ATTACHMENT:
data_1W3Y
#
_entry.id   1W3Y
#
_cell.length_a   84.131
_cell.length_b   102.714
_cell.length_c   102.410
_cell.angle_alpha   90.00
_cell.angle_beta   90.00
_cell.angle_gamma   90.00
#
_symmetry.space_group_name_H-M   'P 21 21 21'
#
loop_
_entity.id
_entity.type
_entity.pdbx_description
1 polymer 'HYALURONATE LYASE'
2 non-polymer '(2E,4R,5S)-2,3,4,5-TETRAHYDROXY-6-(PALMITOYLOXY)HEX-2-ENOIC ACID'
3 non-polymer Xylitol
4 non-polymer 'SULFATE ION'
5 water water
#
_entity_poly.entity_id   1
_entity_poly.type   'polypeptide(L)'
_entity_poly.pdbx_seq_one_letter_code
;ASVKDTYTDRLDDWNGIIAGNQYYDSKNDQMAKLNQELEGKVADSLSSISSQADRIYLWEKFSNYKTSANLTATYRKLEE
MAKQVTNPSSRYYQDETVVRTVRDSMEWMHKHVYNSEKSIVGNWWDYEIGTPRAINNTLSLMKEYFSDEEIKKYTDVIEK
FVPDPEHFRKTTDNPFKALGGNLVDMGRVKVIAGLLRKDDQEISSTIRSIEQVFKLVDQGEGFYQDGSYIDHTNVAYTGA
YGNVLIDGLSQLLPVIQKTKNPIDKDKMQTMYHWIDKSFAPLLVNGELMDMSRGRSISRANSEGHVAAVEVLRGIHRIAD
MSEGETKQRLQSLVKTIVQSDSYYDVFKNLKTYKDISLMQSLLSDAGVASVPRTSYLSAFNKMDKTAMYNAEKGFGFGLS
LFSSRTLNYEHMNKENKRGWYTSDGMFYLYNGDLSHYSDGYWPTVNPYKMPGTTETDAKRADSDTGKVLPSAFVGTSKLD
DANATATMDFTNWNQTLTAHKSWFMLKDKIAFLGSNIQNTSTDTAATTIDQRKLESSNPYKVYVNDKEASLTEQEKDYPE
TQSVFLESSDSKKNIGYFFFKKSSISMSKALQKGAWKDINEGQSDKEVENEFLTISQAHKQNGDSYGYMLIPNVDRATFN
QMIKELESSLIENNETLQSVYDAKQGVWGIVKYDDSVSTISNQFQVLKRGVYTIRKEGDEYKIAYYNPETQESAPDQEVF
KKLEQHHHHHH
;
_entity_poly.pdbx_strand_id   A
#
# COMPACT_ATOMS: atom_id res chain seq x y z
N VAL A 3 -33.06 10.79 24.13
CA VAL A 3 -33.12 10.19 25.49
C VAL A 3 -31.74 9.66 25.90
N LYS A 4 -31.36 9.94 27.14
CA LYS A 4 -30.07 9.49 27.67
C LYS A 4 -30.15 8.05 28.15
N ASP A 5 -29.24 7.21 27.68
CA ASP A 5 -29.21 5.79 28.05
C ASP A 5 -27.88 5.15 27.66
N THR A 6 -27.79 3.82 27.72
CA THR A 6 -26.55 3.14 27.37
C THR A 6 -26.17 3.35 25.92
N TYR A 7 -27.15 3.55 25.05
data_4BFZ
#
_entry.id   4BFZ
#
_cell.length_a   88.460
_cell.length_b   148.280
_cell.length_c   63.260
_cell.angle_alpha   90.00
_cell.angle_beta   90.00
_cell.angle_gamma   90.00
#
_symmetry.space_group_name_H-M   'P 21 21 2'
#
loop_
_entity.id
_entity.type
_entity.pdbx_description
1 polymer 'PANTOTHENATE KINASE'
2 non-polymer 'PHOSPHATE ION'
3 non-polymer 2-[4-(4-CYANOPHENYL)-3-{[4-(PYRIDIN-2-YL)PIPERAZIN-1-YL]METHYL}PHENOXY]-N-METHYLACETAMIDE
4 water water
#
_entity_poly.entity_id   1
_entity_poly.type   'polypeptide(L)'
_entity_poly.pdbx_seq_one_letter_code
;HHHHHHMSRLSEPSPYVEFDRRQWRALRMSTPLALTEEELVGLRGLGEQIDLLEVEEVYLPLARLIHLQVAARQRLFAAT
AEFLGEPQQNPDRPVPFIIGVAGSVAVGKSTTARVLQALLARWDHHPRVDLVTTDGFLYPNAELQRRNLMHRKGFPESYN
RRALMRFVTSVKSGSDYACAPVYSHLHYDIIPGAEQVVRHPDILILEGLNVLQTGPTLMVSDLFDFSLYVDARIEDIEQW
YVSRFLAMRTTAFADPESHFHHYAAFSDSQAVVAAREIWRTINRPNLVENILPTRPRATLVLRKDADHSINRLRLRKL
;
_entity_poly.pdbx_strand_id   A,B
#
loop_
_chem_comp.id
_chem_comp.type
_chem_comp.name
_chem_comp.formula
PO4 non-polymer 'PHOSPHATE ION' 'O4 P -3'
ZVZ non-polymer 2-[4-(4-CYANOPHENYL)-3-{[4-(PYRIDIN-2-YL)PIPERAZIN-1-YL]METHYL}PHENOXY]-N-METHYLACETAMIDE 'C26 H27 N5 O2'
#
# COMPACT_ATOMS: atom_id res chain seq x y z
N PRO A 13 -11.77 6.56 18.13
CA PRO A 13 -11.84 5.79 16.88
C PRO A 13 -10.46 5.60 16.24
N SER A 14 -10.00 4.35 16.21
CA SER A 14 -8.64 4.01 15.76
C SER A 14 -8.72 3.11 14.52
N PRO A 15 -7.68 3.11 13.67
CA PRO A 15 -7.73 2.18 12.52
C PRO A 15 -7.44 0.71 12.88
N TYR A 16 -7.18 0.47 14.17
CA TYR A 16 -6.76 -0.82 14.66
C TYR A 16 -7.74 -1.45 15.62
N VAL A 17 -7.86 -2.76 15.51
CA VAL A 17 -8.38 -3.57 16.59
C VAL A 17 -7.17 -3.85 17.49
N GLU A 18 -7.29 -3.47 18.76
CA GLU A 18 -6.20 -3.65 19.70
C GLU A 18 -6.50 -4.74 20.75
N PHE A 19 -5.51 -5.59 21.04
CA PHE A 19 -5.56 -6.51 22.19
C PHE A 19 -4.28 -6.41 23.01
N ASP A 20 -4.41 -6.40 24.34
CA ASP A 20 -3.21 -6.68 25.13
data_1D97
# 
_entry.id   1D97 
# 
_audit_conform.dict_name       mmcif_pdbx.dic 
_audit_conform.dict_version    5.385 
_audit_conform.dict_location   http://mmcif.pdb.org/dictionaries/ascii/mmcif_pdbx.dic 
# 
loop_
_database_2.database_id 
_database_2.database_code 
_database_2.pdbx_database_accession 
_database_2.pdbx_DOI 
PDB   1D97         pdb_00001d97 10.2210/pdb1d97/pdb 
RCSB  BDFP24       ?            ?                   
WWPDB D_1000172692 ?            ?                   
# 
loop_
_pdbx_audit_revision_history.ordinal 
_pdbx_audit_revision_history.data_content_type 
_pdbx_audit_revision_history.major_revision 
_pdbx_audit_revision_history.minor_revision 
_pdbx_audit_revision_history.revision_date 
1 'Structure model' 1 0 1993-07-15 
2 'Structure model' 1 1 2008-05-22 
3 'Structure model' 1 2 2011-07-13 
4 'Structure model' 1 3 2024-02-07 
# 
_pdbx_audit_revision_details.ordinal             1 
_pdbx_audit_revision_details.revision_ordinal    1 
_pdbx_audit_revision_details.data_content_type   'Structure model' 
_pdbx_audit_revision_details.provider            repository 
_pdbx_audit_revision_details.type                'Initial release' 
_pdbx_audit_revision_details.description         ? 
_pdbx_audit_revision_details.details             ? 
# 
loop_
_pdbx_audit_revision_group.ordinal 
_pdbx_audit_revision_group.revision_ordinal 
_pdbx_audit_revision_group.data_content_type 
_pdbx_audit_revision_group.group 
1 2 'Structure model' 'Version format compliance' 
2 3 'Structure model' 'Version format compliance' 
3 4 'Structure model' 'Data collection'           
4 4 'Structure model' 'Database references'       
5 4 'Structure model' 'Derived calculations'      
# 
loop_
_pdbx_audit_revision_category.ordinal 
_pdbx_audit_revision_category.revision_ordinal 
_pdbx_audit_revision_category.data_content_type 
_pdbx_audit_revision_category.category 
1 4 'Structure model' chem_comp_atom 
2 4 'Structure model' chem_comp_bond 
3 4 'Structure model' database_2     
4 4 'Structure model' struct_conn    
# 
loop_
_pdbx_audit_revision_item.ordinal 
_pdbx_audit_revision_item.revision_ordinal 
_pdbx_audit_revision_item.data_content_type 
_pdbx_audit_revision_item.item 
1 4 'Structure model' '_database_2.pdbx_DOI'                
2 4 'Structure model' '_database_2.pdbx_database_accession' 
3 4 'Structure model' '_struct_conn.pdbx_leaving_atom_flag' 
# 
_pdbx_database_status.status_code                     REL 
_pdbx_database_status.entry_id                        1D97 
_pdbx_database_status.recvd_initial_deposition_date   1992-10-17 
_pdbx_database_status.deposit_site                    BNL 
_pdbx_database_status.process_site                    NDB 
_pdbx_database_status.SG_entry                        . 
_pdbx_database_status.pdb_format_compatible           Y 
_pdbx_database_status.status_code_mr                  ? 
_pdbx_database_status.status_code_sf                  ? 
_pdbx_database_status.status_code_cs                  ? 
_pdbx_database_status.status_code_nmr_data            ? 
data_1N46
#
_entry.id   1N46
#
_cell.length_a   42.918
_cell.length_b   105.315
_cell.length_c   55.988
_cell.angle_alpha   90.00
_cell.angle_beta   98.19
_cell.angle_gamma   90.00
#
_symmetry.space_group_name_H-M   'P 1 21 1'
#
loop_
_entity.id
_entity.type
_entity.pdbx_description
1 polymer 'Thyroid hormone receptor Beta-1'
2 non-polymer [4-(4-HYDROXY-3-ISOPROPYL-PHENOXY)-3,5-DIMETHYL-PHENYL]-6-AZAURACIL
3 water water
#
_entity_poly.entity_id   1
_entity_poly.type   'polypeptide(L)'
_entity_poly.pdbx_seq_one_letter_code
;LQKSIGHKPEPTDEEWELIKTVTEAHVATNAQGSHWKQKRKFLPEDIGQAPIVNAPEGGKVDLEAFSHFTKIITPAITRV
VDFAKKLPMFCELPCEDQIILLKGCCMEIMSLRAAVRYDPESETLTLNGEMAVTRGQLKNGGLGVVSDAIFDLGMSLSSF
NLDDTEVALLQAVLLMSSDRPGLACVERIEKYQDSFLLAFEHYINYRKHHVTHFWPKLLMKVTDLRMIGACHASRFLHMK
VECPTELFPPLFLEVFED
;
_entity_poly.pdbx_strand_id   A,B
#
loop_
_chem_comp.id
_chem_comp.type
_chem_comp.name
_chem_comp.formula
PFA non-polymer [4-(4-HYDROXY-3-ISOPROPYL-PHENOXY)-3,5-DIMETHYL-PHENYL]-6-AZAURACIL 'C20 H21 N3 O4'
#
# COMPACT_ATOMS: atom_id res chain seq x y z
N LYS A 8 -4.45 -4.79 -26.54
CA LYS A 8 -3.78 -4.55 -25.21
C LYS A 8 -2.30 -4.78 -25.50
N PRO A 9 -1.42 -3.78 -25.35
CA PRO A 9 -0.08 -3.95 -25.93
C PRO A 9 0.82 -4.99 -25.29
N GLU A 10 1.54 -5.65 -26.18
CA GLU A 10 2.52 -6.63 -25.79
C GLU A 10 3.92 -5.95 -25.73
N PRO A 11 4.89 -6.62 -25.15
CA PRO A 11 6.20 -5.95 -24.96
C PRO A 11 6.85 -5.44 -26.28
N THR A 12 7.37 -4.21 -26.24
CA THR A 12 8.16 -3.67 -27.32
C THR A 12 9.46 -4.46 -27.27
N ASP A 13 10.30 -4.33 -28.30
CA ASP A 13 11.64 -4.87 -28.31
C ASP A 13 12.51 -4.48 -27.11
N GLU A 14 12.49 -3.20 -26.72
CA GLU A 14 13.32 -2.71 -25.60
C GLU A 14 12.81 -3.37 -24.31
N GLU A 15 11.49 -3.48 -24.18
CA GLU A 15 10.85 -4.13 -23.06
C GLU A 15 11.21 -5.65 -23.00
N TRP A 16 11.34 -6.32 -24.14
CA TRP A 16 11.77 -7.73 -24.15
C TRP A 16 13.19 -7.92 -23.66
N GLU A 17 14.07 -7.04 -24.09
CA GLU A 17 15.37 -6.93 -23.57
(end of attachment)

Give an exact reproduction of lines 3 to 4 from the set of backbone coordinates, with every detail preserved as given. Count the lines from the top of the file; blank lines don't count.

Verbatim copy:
_entry.id   1W3Y
#